Teletherapy is exhausting. Many occupational therapists have had to take their in person sessions and change them to online sessions. There are many challenges that occupational therapy face during teletherapy. Teletherapy has been a big adjustment but it doesn’t have to be hard. I have quite a few tips and tricks I have been using to keep my students engaged, motivated and feeling empowered!
Here are my top tips to make it easier….
- Have some activities that can be done without additional supplies or printing. Kids may not be able to print and may not have supplies to use that are readily available. I have designed 18 weeks of occupational therapy teletherapy sessions for kindergarten through sixth graders or students who are this level. For elementary, this includes a check in (how are you), movement warm up, handwriting practice including fix the letter size/spacing, visual perceptual scanning activity and a writing / drawing activity. For preschool, this includes a check in (how are you?), movement warm up, prewriting line /shape, activity, and drawing activity. This includes NO PRINT (students complete on their own paper) and PRINT VERSIONS! Therapists have stated they love these for both in person and online therapy! Check out weeks 1 – 18 here!
- Speaking of activities- use Boom Cards. Boom Cards are no print activities that require no extra supplies. You can pull up a fast play link to screen share during your session. Students can then manipulate boom cards, and you can take data. If you have a paid account, Boom Cards are also great for sending home activities that will automatically data track (YAY, LESS PAPERWORK!). Check out my Boom Card Decks here!
- Use a virtual background. I use a virtual background for warm ups, schedules and more during my occupational therapy teletherapy sessions.You do not need a green screen to use a virtual background.You just need this as a virtual background on Zoom.Virtual backgrounds allow you to be interactive such as popping balloons to reveal movement activities, have students “knock on a door” to reveal yoga poses or even showing students how to do directed drawings. Here is a video example of how I use a virtual background. Get your free, interactive virtual background by signing up for my email list.
- Screen share, have students annotate and use remote control. Make sure you know how to screen share. Screen sharing is a great way to show students the activity or website. Make sure your students know how to annotate. Annotating is allowing a student to draw on your screen. This is great for coloring in pages, writing words or circling choices. The other great thing is to use a remote control feature on Zoom. The remote-control feature allows student to control your mouse. I use this to allow students to drag and drop pictures in slide decks or click on items in Boom Cards. You may need to walk through how to annotate or use remote control and it may be through a system that you don’t know (ie: Mac or PC). I always look at YouTube videos or articles, so I know how to explain this to students.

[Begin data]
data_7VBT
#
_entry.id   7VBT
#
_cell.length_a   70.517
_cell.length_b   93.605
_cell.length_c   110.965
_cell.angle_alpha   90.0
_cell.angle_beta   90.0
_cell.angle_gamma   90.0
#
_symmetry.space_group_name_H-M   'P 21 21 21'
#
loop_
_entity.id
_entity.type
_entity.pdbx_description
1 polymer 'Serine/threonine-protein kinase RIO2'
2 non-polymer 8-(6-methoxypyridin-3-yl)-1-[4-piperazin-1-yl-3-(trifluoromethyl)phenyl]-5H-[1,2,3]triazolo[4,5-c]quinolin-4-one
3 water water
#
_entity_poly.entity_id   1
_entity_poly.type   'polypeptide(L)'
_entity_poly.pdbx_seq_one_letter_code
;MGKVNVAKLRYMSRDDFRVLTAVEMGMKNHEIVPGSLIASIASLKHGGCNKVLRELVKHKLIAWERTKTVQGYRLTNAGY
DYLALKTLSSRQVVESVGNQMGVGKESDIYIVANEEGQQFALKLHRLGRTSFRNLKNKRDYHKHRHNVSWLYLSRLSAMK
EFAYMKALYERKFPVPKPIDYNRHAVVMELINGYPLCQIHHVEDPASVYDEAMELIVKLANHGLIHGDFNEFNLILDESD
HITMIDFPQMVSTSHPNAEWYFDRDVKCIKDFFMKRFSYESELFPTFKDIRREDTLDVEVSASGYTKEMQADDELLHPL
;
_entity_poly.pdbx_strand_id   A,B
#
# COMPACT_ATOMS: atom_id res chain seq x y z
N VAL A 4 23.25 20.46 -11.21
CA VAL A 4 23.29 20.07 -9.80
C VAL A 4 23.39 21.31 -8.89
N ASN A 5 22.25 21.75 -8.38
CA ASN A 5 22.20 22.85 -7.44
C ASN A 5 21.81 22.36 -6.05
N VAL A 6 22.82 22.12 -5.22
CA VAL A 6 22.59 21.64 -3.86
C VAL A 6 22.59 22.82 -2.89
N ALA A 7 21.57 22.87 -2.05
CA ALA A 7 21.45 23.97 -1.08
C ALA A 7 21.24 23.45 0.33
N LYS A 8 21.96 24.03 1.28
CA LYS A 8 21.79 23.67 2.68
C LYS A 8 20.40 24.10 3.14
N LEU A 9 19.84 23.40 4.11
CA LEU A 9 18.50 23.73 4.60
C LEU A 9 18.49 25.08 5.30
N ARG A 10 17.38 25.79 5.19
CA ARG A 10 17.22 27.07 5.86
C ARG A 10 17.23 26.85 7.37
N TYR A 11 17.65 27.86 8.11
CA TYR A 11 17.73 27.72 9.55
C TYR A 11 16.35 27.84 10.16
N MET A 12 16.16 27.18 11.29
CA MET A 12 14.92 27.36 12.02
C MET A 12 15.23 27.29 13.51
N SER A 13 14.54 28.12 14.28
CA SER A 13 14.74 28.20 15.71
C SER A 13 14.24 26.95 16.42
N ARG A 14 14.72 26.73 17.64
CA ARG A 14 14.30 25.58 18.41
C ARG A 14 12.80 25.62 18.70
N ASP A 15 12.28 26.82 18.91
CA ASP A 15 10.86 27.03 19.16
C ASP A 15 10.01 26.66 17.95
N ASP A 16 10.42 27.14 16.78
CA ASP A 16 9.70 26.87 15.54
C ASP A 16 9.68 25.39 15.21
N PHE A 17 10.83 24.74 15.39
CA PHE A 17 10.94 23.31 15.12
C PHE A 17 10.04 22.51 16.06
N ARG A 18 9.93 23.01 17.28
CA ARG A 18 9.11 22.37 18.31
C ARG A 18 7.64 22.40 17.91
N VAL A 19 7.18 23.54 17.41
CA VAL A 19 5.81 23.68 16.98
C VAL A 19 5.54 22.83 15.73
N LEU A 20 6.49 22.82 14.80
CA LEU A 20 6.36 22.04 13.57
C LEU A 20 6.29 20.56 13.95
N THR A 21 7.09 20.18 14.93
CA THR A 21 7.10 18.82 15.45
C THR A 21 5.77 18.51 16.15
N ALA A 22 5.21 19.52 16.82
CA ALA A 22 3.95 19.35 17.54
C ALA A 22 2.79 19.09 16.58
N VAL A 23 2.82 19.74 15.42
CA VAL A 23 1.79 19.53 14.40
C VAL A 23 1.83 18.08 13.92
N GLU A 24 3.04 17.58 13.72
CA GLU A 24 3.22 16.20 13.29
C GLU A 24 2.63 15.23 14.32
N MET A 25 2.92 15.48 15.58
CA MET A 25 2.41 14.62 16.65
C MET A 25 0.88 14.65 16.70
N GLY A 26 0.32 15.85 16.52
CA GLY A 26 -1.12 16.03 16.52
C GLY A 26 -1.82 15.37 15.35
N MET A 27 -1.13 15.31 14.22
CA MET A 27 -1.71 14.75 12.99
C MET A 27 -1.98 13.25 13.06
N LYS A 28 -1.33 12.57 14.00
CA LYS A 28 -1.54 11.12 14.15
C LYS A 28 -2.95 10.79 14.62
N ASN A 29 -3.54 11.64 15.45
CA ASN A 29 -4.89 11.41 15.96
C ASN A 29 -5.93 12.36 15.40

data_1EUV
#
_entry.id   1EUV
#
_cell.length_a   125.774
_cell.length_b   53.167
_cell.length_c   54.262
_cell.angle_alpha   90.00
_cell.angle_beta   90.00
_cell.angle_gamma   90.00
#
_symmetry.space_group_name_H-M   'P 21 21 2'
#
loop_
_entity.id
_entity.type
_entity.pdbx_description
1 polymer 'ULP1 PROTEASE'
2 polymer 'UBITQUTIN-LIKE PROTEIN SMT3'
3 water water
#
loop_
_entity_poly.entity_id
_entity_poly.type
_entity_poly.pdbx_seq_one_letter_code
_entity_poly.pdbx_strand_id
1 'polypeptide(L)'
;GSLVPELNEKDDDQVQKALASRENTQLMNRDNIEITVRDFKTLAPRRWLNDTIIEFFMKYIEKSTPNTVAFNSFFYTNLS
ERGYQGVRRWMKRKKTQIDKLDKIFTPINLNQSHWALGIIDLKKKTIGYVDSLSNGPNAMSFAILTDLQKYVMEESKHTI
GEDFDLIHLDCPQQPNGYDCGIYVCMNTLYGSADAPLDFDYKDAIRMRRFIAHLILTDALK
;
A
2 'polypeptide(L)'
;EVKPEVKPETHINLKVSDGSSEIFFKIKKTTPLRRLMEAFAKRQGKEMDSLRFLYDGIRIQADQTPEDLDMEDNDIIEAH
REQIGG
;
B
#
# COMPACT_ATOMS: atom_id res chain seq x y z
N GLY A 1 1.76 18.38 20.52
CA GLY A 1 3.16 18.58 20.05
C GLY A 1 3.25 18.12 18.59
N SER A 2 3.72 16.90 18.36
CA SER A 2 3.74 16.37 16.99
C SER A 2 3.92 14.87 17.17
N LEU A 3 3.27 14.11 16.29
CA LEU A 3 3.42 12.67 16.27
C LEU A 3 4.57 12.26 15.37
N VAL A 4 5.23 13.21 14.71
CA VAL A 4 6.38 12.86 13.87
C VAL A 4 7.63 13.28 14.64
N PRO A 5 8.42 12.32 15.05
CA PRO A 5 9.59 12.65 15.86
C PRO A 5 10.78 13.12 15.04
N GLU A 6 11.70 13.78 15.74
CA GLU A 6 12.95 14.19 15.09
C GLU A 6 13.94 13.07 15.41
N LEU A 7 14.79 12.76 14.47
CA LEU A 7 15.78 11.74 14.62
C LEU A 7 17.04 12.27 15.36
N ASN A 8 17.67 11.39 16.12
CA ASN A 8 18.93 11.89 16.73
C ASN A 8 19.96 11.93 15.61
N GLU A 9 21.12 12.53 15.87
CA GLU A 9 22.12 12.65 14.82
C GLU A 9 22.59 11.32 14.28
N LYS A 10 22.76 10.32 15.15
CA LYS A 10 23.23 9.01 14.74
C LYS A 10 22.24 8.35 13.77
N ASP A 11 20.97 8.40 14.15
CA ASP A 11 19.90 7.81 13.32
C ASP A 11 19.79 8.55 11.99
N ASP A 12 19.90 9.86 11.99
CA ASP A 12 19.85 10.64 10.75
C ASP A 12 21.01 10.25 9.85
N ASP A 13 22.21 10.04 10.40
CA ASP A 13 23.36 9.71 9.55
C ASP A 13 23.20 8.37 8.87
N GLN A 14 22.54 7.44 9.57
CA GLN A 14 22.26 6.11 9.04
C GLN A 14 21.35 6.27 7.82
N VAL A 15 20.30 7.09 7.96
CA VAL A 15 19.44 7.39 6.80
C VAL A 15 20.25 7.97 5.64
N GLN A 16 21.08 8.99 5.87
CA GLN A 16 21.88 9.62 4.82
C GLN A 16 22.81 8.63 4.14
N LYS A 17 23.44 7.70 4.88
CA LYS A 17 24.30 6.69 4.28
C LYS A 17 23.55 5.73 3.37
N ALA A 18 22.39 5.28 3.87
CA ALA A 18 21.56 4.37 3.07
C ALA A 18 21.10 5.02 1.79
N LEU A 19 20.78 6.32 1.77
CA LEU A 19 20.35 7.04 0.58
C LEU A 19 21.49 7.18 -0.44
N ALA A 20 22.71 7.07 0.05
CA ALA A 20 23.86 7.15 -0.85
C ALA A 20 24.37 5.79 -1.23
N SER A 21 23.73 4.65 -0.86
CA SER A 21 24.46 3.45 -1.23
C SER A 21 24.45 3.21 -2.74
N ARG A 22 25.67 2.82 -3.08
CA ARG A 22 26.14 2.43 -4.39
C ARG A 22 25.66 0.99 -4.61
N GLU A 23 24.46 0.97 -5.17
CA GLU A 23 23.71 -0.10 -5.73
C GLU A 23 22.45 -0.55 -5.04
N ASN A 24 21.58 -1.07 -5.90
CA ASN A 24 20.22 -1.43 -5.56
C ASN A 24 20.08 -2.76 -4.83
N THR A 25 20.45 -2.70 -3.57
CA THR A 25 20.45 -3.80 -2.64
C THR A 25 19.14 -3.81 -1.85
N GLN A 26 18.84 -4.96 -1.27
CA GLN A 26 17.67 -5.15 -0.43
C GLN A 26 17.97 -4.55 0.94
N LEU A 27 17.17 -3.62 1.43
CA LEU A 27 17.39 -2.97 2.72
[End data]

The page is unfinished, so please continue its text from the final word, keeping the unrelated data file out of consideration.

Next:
- Have a backup plan ready. Sometimes things do not go right. Students may not be interested in your activity or technology may not cooperate. I always have a back up plan for both technology and for activities. If a student’s internet is not working, calling on a cell phone is always a back up. If a student is not interested in activities, I have a few that are quickly available to me. I have bookmarked some of my favorite movement videos on Go Noodle. I also have a folder on my desktop that has some of my favorite activities that are easy to screen share including picture writing prompts, minute to win it visual scanning activities and screen share activities such as Which do you like more game or movement cards.
- Send home simple activities that are pre-prepped and include simple materials. Students can lose materials, so I find it is always good to have an activity with minimal materials. I have made the prep easy for you and have a resource that includes 16 activities. (7 need ONLY printed sheets, no extra materials). This includes 9 activities that need minimal supplies (hole puncher, playdough, beads, coins, clothespins, tweezers, pom poms, crayons, small stickers, small container). For each activity, you can tape the directions into a zip lock bag and put materials inside of the bag. This also includes a sample schedule. This includes activities such as coloring, hole punch activity, penny slides, penny flips, cutting shapes/lines, finger play cards, movement cards AND MORE!Check out the activity here! This may not apply to all situations, if you do not have student material pick up days.
- Have fun!
What tip is most helpful to you? Do you have any tips that I did not share? Is there something you want more information about? Please reach out, I always look forward to hearing from you!
Until next time, friends!